The girls at the Namizad School sit on carpets, beginning each class with a recitation from the Koran. A chalkboard rests on the floor. Less than half the class has textbooks, which have made their way from Kabul. As in the rest of Spina, there is no electricity.

“These students are learning something from nothing,” one of the brothers said.

The brothers have pleaded for more resources. They have prayed to remain outside the Taliban’s reach. But the district’s education director claimed he had no money for the education of girls, the brothers said, in an account confirmed by local officials. And the Taliban have crept ever closer.

A few months ago, insurgents posted a letter on the brothers’ door. “We will not allow the education of girls,” it read, calling the practice “un-Islamic.” The letter warned of a violent punishment.

The brothers talked about what to do. Should they end the classes? Should they leave Spina?

The two willowy men in their early 30s have bright eyes and long brown beards and wear flowing white salwar-kameez, the traditional dress here. Their backgrounds are strikingly similar to those of the insurgents who threaten them. Like the Talibs of western Paktika, the brothers were educated in Pakistani madrassas, or religious schools. They, too, were raised to believe in a strict adherence to the Koran, Islam’s holiest book.

“I was so close to joining the Taliban,” one said. “The men haunting us, they are men we know well.”

‘I want to learn everything’

The brothers tried to make the case to the Taliban that they would teach only religious material to their students. They warned their students of the risk of attending classes, and they were surprised again when the girls kept coming. There’s now a morning class for young children and an afternoon class for teenagers. The brothers beam when talking about recent graduates, eight of whom are now trained midwives.

“I liked the other school better. We had desks and books,” said Baranah, 11, who was in first grade when the Taliban closed the U.S.-funded school. “But this place is still good. We still learn here. I want to learn everything.”

The insurgency has not followed through with its threat. The brothers wonder if it ever will — if the Taliban’s recent silence signifies its tacit approval or is merely a prelude to violence.

In some cases, the Afghan government and international organizations have been able to reach compromises with insurgents to keep schools open.

“We’re beginning to find ways to negotiate with anti-government elements,” said UNICEF’s Ganesh.

Some here worry that women’s rights are being sidelined as the United States prepares to leave and the Afghan government attempts to satisfy a hard-line constituency. In March, top religious leaders on the country’s Ulema Council ruled that men are “fundamental” and women “secondary,” barring women from interacting with their male counterparts in schools or the workplace.

In Spina, only boys are educated in the U.S.-funded, one-story yellow building constructed five years ago to educate girls. Most of the windows are broken, and the paint is chipping.

“That place seemed perfect,” one brother said. “But we knew it wouldn’t last long.”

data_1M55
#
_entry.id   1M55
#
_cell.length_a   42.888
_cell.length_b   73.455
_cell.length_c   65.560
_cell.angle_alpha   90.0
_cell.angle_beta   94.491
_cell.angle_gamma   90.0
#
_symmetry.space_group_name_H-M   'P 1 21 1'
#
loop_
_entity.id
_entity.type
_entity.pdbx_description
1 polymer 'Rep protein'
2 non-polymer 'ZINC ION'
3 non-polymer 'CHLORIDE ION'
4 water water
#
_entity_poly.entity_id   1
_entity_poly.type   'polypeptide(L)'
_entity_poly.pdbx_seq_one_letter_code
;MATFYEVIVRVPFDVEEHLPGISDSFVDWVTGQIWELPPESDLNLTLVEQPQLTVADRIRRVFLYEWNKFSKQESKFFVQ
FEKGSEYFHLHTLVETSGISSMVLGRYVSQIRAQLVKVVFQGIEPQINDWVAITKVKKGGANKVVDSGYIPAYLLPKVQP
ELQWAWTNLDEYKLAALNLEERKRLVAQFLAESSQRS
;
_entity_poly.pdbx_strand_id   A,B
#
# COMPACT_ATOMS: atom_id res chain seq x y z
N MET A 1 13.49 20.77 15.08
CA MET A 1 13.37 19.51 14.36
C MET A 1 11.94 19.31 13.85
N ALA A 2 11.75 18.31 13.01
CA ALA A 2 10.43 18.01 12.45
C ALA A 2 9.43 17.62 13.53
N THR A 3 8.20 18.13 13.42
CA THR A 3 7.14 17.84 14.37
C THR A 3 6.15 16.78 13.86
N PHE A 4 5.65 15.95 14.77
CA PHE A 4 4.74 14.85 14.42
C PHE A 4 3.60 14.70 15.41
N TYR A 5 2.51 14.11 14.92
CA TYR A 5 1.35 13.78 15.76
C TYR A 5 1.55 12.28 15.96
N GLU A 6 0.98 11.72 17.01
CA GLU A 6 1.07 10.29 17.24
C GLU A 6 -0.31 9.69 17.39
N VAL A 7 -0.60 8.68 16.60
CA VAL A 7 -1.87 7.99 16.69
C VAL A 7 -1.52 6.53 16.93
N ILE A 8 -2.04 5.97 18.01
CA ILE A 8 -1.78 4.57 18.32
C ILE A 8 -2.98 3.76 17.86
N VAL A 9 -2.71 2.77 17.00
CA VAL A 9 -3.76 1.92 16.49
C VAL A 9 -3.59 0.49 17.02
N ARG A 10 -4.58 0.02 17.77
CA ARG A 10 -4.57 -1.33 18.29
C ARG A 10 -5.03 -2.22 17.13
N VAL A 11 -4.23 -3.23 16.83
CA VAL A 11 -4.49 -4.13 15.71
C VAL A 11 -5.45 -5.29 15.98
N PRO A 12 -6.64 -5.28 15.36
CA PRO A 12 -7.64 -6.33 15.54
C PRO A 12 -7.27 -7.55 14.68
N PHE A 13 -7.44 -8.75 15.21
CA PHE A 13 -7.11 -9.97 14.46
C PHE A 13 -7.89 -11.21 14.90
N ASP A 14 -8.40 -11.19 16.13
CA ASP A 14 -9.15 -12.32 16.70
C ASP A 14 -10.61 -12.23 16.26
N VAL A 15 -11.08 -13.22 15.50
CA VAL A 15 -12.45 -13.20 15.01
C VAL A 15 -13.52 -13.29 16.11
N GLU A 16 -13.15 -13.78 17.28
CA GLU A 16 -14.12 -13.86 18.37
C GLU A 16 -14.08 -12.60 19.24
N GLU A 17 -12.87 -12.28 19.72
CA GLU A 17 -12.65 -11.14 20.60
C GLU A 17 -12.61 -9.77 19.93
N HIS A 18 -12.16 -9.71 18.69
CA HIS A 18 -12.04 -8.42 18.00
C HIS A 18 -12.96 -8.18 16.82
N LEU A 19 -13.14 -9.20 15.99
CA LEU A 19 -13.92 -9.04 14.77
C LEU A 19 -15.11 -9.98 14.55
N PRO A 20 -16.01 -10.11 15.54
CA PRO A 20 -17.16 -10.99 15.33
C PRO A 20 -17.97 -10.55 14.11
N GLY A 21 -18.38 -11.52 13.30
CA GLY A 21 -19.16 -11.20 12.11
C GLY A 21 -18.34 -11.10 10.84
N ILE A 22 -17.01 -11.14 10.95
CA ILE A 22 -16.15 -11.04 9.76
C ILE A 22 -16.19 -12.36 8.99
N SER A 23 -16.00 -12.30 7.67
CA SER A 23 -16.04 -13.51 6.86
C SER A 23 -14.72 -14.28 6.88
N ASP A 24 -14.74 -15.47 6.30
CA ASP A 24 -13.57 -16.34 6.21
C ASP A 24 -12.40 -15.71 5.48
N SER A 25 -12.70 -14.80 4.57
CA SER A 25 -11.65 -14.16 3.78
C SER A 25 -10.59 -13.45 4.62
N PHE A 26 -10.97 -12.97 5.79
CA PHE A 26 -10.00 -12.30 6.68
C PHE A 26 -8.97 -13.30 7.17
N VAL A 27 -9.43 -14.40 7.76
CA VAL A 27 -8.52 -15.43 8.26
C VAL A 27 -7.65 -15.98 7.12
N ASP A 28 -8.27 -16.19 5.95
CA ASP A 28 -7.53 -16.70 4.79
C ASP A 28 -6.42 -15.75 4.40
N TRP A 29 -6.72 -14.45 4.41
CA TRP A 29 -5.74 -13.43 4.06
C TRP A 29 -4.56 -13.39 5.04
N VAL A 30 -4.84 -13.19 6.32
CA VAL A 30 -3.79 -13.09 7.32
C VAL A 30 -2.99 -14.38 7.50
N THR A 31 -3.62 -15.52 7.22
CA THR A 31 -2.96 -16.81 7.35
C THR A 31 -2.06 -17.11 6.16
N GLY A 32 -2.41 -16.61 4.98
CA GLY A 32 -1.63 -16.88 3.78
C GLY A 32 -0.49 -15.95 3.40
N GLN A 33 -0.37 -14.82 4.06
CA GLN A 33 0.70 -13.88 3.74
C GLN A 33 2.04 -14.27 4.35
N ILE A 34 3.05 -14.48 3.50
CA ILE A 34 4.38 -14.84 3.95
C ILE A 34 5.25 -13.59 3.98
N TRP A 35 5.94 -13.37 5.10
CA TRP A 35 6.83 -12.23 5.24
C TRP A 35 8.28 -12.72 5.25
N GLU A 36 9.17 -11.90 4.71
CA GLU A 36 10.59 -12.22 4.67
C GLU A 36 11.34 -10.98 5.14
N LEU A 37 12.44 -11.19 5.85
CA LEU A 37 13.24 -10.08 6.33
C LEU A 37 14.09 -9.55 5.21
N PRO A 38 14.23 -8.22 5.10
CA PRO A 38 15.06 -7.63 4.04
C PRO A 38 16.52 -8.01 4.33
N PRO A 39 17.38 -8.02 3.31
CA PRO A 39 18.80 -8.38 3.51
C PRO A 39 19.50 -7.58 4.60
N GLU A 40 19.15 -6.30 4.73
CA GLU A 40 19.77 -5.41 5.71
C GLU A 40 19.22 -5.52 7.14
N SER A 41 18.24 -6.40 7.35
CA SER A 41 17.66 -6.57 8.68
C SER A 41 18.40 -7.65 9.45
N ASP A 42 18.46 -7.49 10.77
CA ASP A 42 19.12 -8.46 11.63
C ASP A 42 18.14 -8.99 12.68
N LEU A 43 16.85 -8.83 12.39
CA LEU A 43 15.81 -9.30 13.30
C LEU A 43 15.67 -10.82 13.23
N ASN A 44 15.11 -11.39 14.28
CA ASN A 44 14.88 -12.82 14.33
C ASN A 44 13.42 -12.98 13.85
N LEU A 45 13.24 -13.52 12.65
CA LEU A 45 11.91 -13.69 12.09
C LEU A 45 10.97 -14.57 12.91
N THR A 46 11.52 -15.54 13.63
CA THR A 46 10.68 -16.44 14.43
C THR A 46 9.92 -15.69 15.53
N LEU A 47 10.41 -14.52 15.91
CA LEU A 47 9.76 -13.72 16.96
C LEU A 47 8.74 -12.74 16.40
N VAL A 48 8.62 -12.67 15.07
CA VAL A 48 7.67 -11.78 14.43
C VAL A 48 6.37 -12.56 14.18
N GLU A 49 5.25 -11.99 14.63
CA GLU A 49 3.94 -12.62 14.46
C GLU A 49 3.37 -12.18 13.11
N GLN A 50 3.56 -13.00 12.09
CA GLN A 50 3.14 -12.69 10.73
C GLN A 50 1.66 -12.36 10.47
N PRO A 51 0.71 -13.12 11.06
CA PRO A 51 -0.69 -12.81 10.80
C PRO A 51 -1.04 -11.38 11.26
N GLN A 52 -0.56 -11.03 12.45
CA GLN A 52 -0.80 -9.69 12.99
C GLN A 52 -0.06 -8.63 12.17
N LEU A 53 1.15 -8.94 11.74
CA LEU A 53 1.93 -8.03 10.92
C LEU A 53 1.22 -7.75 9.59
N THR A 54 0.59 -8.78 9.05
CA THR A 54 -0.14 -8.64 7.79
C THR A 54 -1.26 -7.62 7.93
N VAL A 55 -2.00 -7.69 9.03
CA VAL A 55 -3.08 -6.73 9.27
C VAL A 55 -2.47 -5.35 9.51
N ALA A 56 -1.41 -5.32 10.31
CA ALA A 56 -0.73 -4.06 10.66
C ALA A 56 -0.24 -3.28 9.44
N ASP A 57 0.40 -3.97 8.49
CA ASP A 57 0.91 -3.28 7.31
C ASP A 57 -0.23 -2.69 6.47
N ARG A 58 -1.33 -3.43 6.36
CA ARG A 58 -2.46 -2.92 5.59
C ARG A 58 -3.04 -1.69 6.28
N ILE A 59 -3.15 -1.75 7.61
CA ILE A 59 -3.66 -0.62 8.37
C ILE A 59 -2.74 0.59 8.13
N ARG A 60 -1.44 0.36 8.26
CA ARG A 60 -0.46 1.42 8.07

Afghan schoolgirls poisoned in anti-education attack


A young Pashtun girl looks out from the window of a classroom during recess at a government funded coeducational school in the southern Afghan city of Kandahar September 20, 2005. REUTERS/Adrees Latif/Files

April 17,2012 (Reuters) – About 150 Afghan schoolgirls were poisoned on Tuesday after drinking contaminated water at a high school in the country’s north, officials said, blaming it on conservative radicals opposed to female education.

Since the 2001 toppling of the Taliban, which banned education for women and girls, females have returned to schools, especially in Kabul.

But periodic attacks still occur against girls, teachers and their school buildings, usually in the more conservative south and east of the country, from where the Taliban insurgency draws most support.

“We are 100 percent sure that the water they drunk inside their classes was poisoned. This is either the work of those who are against girls’ education or irresponsible armed individuals,” said Jan Mohammad Nabizada, a spokesman for education department in northern Takhar province.

Some of the 150 girls, who suffered from headaches and vomiting, were in critical condition, while others were able to go home after treatment in hospital, the officials said.

They said they knew the water had been poisoned because a larger tank used to fill the affected water jugs was not contaminated.

“This is not a natural illness. It’s an intentional act to poison schoolgirls,” said Haffizullah Safi, head of Takhar’s public health department.

None of the officials blamed any particular group for the attack, fearing retribution from anyone named.

The Afghan government said last year that the Taliban, which has been trying to adopt a more moderate face to advance exploratory peace talks, had dropped its opposition to female education.

But the insurgency has never stated that explicitly and in the past acid has been thrown in the faces of women and girls by hardline Islamists while walking to school.

Education for women was outlawed by the Taliban government from 1996-2001 as un-Islamic.

(Reporting by Mohammad Hamid; Writing by Jack Kimball, Editing by Rob Taylor and Sanjeev Miglani)